bee forage

Honey, what’s that smell?

I’ve always heard that honey bees would collect pollen from skunk cabbage, but I’ve never actually seen them do it until yesterday. Skunk cabbage, Lysichiton americanum, is extremely attractive to flies, and the flowers I saw yesterday were loaded with flies as well as bees.

In Honey Plants of North America (1926), John H. Lovell writes that some beekeepers in the eastern United States prized skunk cabbage because it was one of the earliest pollen-producing plants and was responsible for early brood development. He goes on to say that the hood (or spathe) protects bees from the wind so they can collect pollen on days that otherwise might be too cold for foraging.

Lovell was writing about the eastern skunk cabbage which is similar to our western species. According to a Washington State University bulletin, “Western skunk cabbage derives its name from the malodorous, distinctive “skunky” odor that it emits. The brilliant color of the flowers earns it an alternative name of ‘swamp lantern.'” The bulletin also mentions that skunk cabbage is one of the first plants to bloom in the spring. It begins to emerge in February and may continue to bloom throughout March and April.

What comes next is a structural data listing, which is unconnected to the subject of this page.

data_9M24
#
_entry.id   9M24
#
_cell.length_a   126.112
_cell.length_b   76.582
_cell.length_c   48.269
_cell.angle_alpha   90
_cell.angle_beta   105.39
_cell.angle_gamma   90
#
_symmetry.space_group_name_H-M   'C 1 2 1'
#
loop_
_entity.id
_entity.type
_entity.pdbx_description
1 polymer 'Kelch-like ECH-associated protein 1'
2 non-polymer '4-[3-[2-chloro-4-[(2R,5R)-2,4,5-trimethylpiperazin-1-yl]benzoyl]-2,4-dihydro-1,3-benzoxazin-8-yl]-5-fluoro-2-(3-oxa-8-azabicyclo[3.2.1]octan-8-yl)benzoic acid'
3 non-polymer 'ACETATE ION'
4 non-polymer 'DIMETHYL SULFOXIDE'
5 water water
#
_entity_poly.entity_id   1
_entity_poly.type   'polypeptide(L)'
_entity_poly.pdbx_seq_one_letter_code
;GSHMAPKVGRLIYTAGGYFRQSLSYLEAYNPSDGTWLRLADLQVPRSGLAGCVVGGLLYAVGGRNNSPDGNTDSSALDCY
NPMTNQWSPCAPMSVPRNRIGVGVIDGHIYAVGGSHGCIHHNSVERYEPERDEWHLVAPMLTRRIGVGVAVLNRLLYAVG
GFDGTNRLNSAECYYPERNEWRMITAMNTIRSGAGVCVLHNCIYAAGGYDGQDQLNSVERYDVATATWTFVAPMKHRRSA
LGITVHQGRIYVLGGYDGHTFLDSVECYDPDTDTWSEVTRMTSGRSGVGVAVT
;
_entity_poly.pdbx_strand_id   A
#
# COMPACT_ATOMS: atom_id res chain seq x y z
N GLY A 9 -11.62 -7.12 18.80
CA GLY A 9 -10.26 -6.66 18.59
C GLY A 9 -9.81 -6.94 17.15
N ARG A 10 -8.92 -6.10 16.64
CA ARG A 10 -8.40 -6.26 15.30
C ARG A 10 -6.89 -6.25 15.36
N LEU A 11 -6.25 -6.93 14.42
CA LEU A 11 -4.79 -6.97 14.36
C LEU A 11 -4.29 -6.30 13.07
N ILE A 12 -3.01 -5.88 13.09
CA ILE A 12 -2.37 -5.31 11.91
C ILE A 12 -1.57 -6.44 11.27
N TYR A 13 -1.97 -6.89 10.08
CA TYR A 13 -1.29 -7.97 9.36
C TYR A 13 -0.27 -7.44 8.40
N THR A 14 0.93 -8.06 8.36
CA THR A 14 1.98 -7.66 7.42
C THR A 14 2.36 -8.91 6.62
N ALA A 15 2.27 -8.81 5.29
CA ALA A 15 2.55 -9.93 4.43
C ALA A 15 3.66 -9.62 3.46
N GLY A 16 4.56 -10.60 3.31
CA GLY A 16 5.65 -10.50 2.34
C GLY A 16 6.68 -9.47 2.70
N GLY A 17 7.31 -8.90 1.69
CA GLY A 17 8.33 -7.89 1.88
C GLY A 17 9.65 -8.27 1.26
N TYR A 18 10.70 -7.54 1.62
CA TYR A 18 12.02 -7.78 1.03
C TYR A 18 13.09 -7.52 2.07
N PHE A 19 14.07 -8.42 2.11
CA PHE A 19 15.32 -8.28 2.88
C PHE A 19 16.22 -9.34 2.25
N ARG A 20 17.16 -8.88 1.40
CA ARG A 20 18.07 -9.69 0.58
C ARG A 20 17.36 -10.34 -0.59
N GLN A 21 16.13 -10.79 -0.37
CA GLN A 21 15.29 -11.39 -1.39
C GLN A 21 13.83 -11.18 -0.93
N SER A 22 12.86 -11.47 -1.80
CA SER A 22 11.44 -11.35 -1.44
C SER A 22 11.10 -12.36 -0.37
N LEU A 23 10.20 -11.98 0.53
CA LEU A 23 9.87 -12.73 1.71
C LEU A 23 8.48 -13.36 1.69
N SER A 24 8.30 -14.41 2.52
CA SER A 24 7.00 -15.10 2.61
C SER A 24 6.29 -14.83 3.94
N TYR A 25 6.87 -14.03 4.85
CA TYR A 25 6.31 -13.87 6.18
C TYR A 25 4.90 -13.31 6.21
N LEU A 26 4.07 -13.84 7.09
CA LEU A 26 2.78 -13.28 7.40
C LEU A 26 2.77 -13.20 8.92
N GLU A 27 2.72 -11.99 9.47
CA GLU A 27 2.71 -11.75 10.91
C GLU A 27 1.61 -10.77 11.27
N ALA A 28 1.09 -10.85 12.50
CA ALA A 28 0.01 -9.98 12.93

According to Lovell, skunk cabbage is strictly a pollen plant. If any nectar is secreted at all, the amount is miniscule.

I took the following pictures yesterday afternoon, which was sunny but cold. Both bees and flies flocked to the bright yellow flowers.

Rusty

Lysichiton americanum

Small flies can be seen hiding inside the spathe.

Two honey bees and a fly gather pollen.

Honey bee pollen sac getting full.

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